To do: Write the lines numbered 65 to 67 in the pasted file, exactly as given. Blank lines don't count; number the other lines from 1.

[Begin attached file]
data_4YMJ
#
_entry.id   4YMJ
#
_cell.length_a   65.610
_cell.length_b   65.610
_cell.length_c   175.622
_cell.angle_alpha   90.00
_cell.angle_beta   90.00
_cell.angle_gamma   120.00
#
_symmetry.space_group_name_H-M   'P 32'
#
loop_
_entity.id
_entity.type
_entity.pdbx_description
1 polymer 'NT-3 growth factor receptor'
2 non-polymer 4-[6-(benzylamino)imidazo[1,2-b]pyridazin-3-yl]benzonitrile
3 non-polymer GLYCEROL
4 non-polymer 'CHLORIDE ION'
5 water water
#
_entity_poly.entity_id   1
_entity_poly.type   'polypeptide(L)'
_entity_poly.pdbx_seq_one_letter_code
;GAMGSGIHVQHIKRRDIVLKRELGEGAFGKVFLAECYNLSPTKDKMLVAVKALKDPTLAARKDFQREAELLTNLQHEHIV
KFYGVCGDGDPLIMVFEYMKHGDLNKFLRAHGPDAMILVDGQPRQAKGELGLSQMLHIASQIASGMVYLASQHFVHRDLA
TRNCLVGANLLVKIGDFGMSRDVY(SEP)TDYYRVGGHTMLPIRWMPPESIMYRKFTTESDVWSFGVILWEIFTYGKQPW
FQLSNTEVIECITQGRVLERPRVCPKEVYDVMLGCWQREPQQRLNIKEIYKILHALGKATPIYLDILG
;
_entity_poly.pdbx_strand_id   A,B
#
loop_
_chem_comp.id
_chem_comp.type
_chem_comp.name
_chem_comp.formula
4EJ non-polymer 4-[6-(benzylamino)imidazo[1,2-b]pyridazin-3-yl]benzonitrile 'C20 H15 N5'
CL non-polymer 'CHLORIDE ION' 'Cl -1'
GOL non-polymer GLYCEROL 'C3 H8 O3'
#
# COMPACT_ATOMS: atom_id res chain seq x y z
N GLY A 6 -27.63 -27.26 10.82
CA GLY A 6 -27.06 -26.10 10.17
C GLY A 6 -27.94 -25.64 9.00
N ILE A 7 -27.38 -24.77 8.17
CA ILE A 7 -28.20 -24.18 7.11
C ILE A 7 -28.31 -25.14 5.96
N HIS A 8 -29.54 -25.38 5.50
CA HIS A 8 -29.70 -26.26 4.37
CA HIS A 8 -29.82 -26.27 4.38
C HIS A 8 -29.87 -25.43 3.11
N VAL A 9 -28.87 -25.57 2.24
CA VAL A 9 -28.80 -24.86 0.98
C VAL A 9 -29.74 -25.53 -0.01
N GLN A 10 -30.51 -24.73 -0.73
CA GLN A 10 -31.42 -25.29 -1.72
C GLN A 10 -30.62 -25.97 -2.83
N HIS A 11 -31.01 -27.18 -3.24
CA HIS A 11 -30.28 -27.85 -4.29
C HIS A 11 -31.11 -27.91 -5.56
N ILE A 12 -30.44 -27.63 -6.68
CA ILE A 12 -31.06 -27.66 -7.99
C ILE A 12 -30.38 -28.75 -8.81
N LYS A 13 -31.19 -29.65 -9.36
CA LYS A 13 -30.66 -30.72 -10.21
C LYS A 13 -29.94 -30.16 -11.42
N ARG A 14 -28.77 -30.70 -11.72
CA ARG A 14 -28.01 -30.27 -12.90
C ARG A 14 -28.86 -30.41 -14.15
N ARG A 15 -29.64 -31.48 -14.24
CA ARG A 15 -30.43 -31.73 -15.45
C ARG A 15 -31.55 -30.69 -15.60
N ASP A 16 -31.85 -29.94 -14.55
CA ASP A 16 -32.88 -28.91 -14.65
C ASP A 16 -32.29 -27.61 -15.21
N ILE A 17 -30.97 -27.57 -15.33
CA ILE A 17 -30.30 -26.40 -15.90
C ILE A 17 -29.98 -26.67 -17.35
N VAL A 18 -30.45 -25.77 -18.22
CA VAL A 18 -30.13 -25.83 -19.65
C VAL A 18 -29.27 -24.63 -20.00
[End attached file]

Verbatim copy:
C ILE A 12 -30.38 -28.75 -8.81
N LYS A 13 -31.19 -29.65 -9.36
CA LYS A 13 -30.66 -30.72 -10.21